Since the weather was cooperating I decided to give our mailbox an update to match the freshly painted front door (see pic below). The mailbox makeover was a simple and quick project, but I am loving the results.
I wish I had a better before picture to show you, but this project was one of those spur of the moment decisions. The only before photo I could find was one that was taken while our house was on the market, lol. You can sort of see that the mailbox was less than desirable with it’s plain white box and faded post. Honestly, it didn’t even have our house number. Sadly we have lived with this for almost two years.
With the Mr.’s help we pulled the post out of the ground and detached the rusty, worn mailbox. The cedar post was in decent condition, it just needed a little TLC. Before I remembered that I am allergic to cedar, I sanded the entire post down to the fresh wood. Luckily, I took a decongestant and only had a mild rash from being around the sanding dust. My mom reminded me that I am allergic to cedar after I called and told her what I did, lol. Oops!
After sanding, the post got a coat of black Rustoleum gloss paint to match the front door. I chose gloss for the mailbox post, because it’s not protected from the sun like the front door is under the porch. High gloss paint will wear a little better supposedly because there are no additives to take down the sheen. After the paint dried the fiance and I re-installed the post by digging a new hole, leveling it, and adding new concrete for support. We followed the installation instructions on Lowes’ website and it was really easy.
We purchased an Architectural mailbox from Lowes and I, of course, altered it to fit my style. Time to break out the spray paint! Rustoleum Hammered Metallic finish in copper gave the flag on the mailbox a copper splash. The “dust” you see on top is actually pollen…It had only been up for a day and was already coated with a nice green layer of mother nature’s love. Ewww. Good thing it didn’t stick to the paint though.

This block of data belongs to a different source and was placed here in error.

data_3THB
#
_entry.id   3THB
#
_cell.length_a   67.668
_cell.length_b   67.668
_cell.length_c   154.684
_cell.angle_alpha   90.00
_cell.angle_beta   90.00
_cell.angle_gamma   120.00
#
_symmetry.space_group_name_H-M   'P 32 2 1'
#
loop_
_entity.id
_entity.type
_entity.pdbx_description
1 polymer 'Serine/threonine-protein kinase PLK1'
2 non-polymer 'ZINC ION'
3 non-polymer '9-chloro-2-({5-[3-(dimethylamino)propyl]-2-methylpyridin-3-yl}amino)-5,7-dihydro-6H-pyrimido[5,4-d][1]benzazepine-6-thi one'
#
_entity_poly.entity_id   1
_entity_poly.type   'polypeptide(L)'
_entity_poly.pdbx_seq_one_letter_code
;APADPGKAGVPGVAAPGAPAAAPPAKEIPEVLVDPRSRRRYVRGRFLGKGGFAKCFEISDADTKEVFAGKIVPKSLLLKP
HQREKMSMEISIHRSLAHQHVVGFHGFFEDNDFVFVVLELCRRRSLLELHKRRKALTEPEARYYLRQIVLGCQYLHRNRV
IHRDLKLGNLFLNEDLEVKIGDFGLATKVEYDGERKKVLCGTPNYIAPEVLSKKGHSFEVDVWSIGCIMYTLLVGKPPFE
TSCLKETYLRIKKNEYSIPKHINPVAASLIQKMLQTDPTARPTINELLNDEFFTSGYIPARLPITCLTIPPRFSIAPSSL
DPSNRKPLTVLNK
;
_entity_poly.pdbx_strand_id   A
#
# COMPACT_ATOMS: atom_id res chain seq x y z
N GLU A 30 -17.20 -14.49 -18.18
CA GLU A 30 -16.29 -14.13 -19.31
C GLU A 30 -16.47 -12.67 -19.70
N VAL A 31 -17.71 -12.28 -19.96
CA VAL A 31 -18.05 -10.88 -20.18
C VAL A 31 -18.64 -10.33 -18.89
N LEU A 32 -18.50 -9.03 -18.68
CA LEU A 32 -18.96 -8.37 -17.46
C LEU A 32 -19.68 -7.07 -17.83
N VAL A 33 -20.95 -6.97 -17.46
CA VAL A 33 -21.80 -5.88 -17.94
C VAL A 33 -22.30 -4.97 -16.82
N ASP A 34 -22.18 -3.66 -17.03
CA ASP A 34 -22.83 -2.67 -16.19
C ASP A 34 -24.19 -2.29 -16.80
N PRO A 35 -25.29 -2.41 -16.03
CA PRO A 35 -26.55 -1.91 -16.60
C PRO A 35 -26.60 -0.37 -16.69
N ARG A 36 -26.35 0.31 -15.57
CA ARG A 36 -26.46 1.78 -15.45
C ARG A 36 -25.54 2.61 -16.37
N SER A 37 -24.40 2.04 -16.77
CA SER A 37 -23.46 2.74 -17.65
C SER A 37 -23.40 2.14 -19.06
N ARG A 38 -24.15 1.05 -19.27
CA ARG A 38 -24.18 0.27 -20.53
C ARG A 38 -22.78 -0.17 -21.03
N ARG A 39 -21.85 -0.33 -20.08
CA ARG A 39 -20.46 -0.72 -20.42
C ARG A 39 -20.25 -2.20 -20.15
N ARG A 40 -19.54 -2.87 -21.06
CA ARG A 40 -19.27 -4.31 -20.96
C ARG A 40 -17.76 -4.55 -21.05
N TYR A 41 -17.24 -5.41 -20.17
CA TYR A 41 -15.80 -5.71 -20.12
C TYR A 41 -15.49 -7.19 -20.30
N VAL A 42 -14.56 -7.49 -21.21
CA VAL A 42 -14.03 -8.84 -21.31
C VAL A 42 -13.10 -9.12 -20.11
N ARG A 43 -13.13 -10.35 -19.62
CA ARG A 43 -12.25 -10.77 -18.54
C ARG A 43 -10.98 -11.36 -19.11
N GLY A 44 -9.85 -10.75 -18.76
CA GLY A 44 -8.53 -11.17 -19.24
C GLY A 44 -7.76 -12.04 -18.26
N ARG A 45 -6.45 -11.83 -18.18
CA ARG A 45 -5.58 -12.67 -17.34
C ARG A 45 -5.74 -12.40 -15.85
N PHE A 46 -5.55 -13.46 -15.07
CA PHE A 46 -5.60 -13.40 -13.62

I also attacked the plastic numbers with copper spray paint. I can’t believe how great these numbers look painted; the color really pops against the black post. I purchased the numbers from Walmart and now they look twice the price and as good as any of the metal numbers. Hammered Metal Copper may be my new favorite spray paint formula.
I couldn’t leave the post just bare in the ground…it needed some curb appeal. I chose plants that would be evergreen for zone 8. To check your own gardening zone click here. I also chose plants that wouldn’t be magnets for bees, since I am allergic to them. Yes, I am allergic to most everything apparently. 🙂 This means that mega-flowering plants are out for me, so I have to rely on texture to make things interesting.
Variegated flax lily is described as shade loving, but in my experience it has done well in shade, full sun, and partial sun. It’s pretty low maintenance considering that it likes water, but is drought tolerant. I chose it for the back of the post, since it grows 1-3 feet tall. I planted the two rosemary plants on either side of the post about 2 feet apart so if they do grow a little tall they won’t cover the entire front of the mailbox. It can grow over 3 feet unless clipped, so it does require a small amount of maintenance. Rosemary is a great smelling herb that is also evergreen in zone 8. It prefers well-drained soil and full sun. Towards the front of the mailbox I chose shorter plants that will stay low to the ground as they mature. Liriope (lilyturf) is a type of ground cover that reaches 6 inches in height but spreads horizontally. It does produce small flowers, but they are easily clipped. Monkey grass is the shortest and closest to the curb, which provides some additional ground cover.
I’m excited to see everything take off as spring and summer get going. Here’s another photo without all the writing.
And another close up of the flax lily… I still need to clean off some concrete residue from the bottom of that post…darn, I am not perfect! lol.
Final product again:
So for the cost of a few plants and some rocks (less than $60 total, including the mailbox), the mailbox got a much needed makeover. 🙂